Is the Association Between Caffeine and Anxiety Real or Not
Many people are curious about the relationship between anxiety and caffeine. But is this association scientifically proven?
Caffeine is the most widely-used stimulant drug in the world. In fact, up to 85% of the U.S. population consumes it every day. Many people take caffeine to stay alert or to keep themselves awake. However, too much caffeine can have adverse effects on people. For example, it can cause the symptoms of anxiety disorders.
Here is a look at the link between caffeine and anxiety as well as panic attacks.
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Anxiety Disorders Explained
An anxiety disorder is a mental condition where a person is overwhelmed with uneasiness and fear. Anxiety can be a normal reaction to a stressful life event, which prepares the body to confront an environmental threat. But in the case of anxiety disorders, they affect people’s daily lives. According to the National Institute of Mental Health (NIMH), 31.1% of all adults suffer from an anxiety disorder at some point in their lives.
Anxiety symptoms depend on the type of disorder one is experiencing. Common anxiety disorders include:
- Generalized anxiety disorder (GAD). Characterized by excessive and uncontrollable worries for 6 months or more.
- Panic disorder. Characterized by intense and recurrent panic attacks that cause severe discomfort.
- Social anxiety disorder (SAD). Characterized by intense feelings of anxiety in social situations.
- Post-traumatic stress disorder (PTSD). Develops after experiencing a traumatic event.
Can Caffeine Cause Anxiety?
Many people dispute the correlation between caffeine and anxiety attacks. However, the link becomes more obvious when you know the effects of consuming too much caffeine. These include your heart beating faster, your breathing rate increasing, and your body heating up. All these symptoms mimic anxiety and, therefore, can worsen the existing condition.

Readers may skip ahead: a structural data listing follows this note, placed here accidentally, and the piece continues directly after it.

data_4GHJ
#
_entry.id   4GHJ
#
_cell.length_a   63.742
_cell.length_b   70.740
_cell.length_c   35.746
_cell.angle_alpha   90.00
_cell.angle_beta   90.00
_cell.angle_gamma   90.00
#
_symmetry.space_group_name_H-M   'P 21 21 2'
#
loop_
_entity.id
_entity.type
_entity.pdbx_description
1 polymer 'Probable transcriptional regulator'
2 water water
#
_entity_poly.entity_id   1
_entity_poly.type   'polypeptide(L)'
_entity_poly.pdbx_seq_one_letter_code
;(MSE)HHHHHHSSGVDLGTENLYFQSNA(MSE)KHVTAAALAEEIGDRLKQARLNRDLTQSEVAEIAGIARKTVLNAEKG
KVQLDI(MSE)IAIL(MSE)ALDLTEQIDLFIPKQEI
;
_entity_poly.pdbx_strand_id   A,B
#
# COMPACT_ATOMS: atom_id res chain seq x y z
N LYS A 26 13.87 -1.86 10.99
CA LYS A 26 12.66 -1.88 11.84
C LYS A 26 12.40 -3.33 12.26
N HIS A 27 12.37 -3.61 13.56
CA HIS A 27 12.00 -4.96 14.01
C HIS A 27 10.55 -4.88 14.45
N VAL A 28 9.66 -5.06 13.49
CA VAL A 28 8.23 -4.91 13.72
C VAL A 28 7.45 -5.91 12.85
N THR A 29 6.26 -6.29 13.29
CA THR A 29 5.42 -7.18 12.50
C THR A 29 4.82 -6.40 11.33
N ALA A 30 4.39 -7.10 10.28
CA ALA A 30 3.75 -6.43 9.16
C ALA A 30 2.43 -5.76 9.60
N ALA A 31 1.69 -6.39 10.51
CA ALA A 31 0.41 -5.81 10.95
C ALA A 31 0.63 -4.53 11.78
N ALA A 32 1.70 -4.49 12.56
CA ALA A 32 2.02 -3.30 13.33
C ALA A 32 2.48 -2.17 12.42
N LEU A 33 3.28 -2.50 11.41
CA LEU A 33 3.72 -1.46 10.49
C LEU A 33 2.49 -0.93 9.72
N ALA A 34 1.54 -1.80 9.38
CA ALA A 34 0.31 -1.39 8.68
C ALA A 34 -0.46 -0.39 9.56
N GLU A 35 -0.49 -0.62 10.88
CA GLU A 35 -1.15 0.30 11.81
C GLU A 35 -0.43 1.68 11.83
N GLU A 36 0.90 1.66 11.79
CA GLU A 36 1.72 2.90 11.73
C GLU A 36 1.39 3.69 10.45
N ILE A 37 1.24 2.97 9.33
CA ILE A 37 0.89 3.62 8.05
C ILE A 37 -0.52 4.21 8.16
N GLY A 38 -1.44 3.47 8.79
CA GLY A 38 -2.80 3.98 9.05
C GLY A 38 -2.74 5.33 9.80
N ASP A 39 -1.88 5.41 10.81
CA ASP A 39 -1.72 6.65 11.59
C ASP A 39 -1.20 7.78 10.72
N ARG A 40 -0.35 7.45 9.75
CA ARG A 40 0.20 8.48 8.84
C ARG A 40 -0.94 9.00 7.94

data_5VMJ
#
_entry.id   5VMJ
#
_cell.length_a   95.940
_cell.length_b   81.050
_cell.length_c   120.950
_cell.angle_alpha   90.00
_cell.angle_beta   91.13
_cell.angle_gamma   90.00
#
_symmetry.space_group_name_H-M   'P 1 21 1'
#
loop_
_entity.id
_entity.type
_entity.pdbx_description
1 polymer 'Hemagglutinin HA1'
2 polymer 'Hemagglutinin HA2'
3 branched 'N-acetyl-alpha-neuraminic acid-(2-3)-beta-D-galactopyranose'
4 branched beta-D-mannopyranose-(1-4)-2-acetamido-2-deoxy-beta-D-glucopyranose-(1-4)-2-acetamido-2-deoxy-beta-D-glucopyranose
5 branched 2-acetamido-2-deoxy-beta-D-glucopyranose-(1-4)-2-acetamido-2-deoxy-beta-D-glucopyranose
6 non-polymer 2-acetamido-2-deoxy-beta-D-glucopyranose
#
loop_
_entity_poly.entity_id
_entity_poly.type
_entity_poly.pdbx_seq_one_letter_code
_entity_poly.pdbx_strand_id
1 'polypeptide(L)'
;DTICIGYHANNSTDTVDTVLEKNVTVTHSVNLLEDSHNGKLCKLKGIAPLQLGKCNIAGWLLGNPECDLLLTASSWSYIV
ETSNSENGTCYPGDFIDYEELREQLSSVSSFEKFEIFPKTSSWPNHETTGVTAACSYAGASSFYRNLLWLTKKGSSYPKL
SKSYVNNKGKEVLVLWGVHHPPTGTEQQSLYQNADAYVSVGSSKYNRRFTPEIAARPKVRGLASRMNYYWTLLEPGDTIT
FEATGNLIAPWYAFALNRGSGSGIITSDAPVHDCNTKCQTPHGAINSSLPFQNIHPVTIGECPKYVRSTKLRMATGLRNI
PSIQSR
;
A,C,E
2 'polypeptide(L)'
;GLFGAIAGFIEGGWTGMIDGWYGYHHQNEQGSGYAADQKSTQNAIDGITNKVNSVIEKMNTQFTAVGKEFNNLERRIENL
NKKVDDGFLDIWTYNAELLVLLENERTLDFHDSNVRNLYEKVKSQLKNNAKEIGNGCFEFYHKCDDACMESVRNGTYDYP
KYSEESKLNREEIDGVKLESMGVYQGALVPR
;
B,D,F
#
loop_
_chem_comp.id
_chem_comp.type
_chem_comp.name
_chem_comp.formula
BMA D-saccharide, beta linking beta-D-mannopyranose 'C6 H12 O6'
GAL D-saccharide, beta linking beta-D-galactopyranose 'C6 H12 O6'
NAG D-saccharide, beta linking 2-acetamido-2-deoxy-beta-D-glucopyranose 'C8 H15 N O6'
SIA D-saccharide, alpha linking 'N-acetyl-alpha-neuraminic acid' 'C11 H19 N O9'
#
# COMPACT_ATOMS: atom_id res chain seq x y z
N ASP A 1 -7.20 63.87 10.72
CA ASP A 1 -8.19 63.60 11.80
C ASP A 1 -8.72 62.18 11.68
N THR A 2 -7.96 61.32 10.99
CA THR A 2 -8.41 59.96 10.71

How Does Your Body React to Caffeine
A 2008 study revealed that caffeine promotes alertness by blocking a brain chemical known as adenosine that makes you feel tired. Caffeine effects also include the release of adrenaline, which increases energy.
These effects are stronger if the intake amount is high, leading to caffeine-induced anxiety. Although caffeine consumption has numerous mental benefits, high doses can induce anxiety symptoms, and people who have panic disorder and social anxiety disorder are especially sensitive to it.
Another study established that excess caffeine consumption can cause symptoms similar to psychiatric conditions, such as sleep deprivation disorders, increased hostility, psychotic symptoms, and anxiety.
According to the National Library of Medicine, the main signs of caffeine overdose are:
Fast or slow heartbeat
Blood pressure variations
Interactions Between Coffee and Anxiety Medications
Coffee and other caffeine products can impact medications for treating anxiety disorders. Drug interactions can result in unwanted side effects or reduce the effectiveness of the medicine.